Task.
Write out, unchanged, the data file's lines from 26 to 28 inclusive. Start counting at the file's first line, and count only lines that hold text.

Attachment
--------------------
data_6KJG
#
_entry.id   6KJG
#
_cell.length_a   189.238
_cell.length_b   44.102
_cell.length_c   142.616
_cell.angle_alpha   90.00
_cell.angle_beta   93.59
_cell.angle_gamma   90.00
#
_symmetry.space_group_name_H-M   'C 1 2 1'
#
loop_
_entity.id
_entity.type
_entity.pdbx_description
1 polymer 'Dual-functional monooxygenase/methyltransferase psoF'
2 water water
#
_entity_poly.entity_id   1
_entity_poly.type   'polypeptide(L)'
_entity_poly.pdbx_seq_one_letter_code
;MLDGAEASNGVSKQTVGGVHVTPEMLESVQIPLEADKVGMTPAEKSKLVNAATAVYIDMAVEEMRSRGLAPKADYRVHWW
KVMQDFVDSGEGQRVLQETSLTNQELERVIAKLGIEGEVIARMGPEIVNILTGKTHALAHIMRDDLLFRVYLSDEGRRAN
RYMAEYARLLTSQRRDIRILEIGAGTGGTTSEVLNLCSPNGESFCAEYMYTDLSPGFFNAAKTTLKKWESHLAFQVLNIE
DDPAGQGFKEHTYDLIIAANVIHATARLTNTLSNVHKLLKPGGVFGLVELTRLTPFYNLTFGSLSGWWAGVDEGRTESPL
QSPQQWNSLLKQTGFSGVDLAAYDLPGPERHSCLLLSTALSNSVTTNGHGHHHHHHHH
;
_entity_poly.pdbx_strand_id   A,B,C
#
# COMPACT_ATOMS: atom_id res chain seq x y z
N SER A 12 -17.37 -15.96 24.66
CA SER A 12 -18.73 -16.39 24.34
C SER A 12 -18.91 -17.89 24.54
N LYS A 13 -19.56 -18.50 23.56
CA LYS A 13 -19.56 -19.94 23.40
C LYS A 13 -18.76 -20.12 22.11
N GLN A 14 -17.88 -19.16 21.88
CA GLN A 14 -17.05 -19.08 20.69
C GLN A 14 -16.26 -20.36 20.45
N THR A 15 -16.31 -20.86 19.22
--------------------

RYMAEYARLLTSQRRDIRILEIGAGTGGTTSEVLNLCSPNGESFCAEYMYTDLSPGFFNAAKTTLKKWESHLAFQVLNIE
DDPAGQGFKEHTYDLIIAANVIHATARLTNTLSNVHKLLKPGGVFGLVELTRLTPFYNLTFGSLSGWWAGVDEGRTESPL
QSPQQWNSLLKQTGFSGVDLAAYDLPGPERHSCLLLSTALSNSVTTNGHGHHHHHHHH